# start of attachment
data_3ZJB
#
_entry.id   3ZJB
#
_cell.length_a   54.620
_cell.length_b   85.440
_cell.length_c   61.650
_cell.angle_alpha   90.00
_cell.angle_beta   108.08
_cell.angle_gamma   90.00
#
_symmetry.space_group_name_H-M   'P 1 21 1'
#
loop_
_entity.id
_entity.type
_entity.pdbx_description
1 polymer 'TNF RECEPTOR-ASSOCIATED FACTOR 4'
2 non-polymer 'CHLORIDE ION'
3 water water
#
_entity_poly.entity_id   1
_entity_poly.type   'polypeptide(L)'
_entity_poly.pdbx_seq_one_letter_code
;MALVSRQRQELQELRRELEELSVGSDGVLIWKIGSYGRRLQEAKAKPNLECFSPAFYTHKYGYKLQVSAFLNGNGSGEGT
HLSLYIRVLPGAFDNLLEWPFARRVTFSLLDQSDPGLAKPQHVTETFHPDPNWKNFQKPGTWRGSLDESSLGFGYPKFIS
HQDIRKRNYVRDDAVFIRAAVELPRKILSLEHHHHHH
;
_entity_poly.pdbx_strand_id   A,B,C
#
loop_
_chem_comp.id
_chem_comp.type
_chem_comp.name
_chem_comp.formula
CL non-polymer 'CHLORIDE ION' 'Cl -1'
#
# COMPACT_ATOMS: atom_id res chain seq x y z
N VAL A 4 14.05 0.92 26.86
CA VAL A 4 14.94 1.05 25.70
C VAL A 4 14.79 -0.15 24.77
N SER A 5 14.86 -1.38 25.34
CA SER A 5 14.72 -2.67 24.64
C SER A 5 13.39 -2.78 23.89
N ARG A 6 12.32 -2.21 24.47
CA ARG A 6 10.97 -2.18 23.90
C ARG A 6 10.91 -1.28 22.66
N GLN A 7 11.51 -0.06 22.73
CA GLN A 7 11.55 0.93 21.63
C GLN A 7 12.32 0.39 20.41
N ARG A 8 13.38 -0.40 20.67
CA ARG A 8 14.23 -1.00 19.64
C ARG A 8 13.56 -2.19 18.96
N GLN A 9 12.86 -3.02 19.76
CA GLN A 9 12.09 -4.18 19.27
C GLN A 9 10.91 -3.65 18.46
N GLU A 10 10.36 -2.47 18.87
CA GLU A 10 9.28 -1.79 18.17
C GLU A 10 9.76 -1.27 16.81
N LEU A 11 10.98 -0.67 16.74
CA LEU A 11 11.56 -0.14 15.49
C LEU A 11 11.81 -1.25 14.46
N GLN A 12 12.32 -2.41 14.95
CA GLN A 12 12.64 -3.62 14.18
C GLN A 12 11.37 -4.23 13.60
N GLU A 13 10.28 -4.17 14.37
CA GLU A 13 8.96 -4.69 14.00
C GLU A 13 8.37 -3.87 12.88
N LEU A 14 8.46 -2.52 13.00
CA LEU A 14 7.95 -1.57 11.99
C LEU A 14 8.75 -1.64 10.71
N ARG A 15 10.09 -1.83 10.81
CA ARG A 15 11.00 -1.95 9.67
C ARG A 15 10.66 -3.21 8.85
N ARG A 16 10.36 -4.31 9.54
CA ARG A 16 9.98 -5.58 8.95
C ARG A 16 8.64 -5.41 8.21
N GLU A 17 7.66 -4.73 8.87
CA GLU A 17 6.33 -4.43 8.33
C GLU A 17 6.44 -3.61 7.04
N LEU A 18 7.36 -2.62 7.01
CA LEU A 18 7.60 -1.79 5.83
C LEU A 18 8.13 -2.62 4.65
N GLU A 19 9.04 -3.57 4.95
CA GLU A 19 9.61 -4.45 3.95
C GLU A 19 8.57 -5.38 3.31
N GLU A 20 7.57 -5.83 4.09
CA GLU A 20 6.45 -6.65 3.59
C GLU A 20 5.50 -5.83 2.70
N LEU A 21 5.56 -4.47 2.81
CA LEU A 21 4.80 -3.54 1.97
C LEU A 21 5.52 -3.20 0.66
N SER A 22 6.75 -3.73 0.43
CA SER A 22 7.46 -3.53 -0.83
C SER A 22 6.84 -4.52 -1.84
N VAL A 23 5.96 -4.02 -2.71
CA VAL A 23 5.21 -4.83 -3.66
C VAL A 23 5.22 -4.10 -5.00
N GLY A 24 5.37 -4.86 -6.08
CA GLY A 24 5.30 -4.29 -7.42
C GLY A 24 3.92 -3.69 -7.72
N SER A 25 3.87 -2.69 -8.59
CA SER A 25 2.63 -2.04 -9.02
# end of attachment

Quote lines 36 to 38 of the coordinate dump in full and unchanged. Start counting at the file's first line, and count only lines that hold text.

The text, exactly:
CL non-polymer 'CHLORIDE ION' 'Cl -1'
#
# COMPACT_ATOMS: atom_id res chain seq x y z